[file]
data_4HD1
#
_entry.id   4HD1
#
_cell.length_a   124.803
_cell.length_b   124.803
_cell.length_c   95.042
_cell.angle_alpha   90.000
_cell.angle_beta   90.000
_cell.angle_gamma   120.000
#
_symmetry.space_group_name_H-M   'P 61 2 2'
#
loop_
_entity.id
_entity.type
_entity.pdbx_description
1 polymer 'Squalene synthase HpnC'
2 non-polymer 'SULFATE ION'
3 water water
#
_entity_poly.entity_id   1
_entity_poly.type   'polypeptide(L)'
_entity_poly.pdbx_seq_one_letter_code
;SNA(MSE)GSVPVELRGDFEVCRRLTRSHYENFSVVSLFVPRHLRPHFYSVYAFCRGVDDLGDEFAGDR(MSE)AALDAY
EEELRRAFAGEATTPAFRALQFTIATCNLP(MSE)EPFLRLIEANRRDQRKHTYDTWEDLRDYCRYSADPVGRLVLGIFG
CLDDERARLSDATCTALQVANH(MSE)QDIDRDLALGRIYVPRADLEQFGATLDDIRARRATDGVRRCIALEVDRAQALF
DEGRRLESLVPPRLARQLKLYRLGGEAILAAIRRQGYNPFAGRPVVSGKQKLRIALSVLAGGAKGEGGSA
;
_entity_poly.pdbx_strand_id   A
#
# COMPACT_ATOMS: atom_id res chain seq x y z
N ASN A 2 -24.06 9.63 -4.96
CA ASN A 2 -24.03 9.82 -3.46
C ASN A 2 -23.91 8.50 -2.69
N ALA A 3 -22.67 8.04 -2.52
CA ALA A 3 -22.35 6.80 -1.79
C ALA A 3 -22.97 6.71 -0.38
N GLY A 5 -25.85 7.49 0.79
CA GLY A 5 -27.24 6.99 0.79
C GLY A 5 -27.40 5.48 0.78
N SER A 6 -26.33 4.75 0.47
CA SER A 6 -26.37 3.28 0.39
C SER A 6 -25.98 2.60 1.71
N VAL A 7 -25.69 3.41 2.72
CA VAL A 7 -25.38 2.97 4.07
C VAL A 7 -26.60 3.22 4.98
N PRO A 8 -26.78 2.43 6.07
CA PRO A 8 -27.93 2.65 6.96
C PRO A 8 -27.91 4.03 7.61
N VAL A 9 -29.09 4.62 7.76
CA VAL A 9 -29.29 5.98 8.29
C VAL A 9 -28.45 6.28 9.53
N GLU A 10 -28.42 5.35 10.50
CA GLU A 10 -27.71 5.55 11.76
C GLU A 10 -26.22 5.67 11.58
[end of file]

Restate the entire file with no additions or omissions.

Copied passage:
data_4HD1
#
_entry.id   4HD1
#
_cell.length_a   124.803
_cell.length_b   124.803
_cell.length_c   95.042
_cell.angle_alpha   90.000
_cell.angle_beta   90.000
_cell.angle_gamma   120.000
#
_symmetry.space_group_name_H-M   'P 61 2 2'
#
loop_
_entity.id
_entity.type
_entity.pdbx_description
1 polymer 'Squalene synthase HpnC'
2 non-polymer 'SULFATE ION'
3 water water
#
_entity_poly.entity_id   1
_entity_poly.type   'polypeptide(L)'
_entity_poly.pdbx_seq_one_letter_code
;SNA(MSE)GSVPVELRGDFEVCRRLTRSHYENFSVVSLFVPRHLRPHFYSVYAFCRGVDDLGDEFAGDR(MSE)AALDAY
EEELRRAFAGEATTPAFRALQFTIATCNLP(MSE)EPFLRLIEANRRDQRKHTYDTWEDLRDYCRYSADPVGRLVLGIFG
CLDDERARLSDATCTALQVANH(MSE)QDIDRDLALGRIYVPRADLEQFGATLDDIRARRATDGVRRCIALEVDRAQALF
DEGRRLESLVPPRLARQLKLYRLGGEAILAAIRRQGYNPFAGRPVVSGKQKLRIALSVLAGGAKGEGGSA
;
_entity_poly.pdbx_strand_id   A
#
# COMPACT_ATOMS: atom_id res chain seq x y z
N ASN A 2 -24.06 9.63 -4.96
CA ASN A 2 -24.03 9.82 -3.46
C ASN A 2 -23.91 8.50 -2.69
N ALA A 3 -22.67 8.04 -2.52
CA ALA A 3 -22.35 6.80 -1.79
C ALA A 3 -22.97 6.71 -0.38
N GLY A 5 -25.85 7.49 0.79
CA GLY A 5 -27.24 6.99 0.79
C GLY A 5 -27.40 5.48 0.78
N SER A 6 -26.33 4.75 0.47
CA SER A 6 -26.37 3.28 0.39
C SER A 6 -25.98 2.60 1.71
N VAL A 7 -25.69 3.41 2.72
CA VAL A 7 -25.38 2.97 4.07
C VAL A 7 -26.60 3.22 4.98
N PRO A 8 -26.78 2.43 6.07
CA PRO A 8 -27.93 2.65 6.96
C PRO A 8 -27.91 4.03 7.61
N VAL A 9 -29.09 4.62 7.76
CA VAL A 9 -29.29 5.98 8.29
C VAL A 9 -28.45 6.28 9.53
N GLU A 10 -28.42 5.35 10.50
CA GLU A 10 -27.71 5.55 11.76
C GLU A 10 -26.22 5.67 11.58